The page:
Waterfront walkway projected to cost between $30 and $41 million

By Dominic Abassi
September 30, 2017 - 5:05pm

Several hundred people showed up to two open houses this week to see concept plans for the waterfront walkway.Spencer Sterritt/NanaimoNewsNOW

City of Nanaimo

City of Nanaimo

Options for the Cilaire section.City of Nanaimo

City of Nanaimo

NANAIMO — The projected price tag for a highly-coveted piece of infrastructure in Nanaimo has been revealed.

A continuous waterfront walkway from Departure Bay to the Nanaimo River Estuary could cost as much as $41 million dollars. The City unveiled the cost, potential routes and design concepts for the walkway to several hundred people at a pair of open houses this week.

A big variable in the estimated cost is what type of path connects the Cilaire section, from Departure Bay beach to the BC Ferries terminal. An elevated boardwalk would cost $15.5 million, compared to $4.5 for a raised on-beach path.

Mayor Bill McKay said the walkway concept has prompted more response from the community than ever before and he has yet to hear a negative comment.

"I don't think I've heard any bad. What I have heard is people saying quite plainly 'get on with it,'" McKay told NanaimoNewsNOW at Saturday's open house in Maffeo Sutton Park.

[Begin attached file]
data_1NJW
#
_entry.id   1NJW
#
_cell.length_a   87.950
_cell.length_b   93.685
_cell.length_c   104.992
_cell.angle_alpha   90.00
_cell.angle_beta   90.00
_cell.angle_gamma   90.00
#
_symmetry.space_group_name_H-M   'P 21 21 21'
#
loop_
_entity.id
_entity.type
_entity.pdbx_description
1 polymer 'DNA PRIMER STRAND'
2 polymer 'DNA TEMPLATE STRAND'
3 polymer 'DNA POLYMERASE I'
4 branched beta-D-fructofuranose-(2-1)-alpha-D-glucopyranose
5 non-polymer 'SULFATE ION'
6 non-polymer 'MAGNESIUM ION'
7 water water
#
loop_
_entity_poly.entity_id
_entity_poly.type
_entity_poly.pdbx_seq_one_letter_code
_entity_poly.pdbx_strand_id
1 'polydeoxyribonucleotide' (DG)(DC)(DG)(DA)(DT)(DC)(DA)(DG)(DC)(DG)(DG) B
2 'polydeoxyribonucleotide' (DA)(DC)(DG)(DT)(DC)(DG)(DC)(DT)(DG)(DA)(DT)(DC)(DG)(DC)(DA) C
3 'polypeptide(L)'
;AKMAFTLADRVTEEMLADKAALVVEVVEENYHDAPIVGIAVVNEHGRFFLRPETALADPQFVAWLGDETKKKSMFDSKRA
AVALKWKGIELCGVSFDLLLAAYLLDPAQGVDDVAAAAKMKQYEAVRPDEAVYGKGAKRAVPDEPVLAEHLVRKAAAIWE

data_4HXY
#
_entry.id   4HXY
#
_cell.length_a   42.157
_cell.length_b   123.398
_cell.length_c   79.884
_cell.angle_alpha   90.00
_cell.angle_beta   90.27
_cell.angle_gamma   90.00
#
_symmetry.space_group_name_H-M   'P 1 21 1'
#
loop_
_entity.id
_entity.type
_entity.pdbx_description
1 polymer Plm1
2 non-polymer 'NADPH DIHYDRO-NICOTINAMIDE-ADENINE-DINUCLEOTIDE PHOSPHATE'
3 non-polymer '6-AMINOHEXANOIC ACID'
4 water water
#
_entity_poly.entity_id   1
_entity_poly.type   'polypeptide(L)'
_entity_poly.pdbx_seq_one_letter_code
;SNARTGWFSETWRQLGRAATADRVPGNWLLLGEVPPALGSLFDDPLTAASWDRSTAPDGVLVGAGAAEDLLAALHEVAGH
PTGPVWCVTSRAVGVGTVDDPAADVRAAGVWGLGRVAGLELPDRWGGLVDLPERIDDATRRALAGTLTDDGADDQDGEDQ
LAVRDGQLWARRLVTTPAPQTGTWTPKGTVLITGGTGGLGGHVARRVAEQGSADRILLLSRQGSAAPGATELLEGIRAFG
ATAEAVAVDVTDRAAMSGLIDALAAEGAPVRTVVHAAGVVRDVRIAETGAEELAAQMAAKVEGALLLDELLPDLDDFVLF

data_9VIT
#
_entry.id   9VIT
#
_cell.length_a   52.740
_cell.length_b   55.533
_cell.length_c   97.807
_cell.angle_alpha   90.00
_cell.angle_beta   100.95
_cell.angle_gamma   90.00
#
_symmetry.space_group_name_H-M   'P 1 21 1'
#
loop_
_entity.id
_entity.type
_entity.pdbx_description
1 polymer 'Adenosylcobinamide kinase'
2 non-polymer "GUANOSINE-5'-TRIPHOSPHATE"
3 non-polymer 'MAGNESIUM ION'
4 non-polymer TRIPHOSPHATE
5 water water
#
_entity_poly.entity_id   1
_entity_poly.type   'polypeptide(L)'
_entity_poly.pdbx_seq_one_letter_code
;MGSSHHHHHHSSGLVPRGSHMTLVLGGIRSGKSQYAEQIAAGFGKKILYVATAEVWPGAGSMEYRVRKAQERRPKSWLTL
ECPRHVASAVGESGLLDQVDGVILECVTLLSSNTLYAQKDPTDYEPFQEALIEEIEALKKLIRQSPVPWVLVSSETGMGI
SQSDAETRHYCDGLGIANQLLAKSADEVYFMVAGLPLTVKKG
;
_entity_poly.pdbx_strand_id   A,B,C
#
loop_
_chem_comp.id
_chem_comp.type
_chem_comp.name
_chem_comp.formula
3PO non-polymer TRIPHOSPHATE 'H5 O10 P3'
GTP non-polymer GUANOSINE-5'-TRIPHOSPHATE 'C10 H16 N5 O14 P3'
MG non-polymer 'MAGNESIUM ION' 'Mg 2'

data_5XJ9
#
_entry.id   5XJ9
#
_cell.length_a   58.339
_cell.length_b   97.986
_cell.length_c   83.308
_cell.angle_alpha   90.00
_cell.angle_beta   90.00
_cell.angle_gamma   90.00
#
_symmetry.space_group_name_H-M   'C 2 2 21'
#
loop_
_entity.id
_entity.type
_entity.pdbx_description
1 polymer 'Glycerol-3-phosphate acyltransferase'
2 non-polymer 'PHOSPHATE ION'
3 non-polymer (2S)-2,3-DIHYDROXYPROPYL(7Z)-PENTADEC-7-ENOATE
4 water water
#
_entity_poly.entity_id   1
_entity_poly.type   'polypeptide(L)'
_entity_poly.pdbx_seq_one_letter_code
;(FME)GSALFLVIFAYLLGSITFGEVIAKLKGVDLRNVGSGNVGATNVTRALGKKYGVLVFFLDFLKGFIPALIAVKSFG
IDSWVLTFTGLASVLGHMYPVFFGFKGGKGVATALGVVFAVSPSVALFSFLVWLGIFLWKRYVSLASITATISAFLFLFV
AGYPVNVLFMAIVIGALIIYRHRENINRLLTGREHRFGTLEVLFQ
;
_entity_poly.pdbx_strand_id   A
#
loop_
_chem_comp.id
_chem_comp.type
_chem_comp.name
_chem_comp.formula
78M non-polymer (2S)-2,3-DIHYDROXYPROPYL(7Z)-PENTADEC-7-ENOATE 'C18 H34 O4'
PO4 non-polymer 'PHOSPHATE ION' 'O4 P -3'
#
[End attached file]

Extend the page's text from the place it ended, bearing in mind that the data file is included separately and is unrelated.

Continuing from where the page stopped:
When asked about the potential price tag, McKay said "it is what it is."

"We go to our taxpayers and we ask them 'do you want this? Here's a couple of options.' They want good infrastructure that is planned properly...When you make an expenditure where people see good value and longevity, they tend to support it in spades."

 

Several Nanaimo residents at the Saturday event said they had no problem with the cost, noting it was less expensive than the conference centre or proposed events centre.

The walkway was identified as a priority project by council and received overwhelming support in feedback collected by the City in the summer.

However, several people told NanaimoNewsNOW they didn't feel it was the highest priority project the City could tackle.

"I think there are some other projects that need to be addressed that are visual eyesores around the city as opposed to enhancing the waterfront," said one man.

Staff will now use input collected this week to form a draft implementation plan to be presented to council this fall, with a final report ready by winter.

The City wants to complete five "quick win" sections of the walkway next year, at an estimated cost of $6.4 million. The money is not currently included in the budget.

You can see the City's presentation boards here.

— With files from Kyle Ireland and Spencer Sterritt

 

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On Twitter: @domabassi

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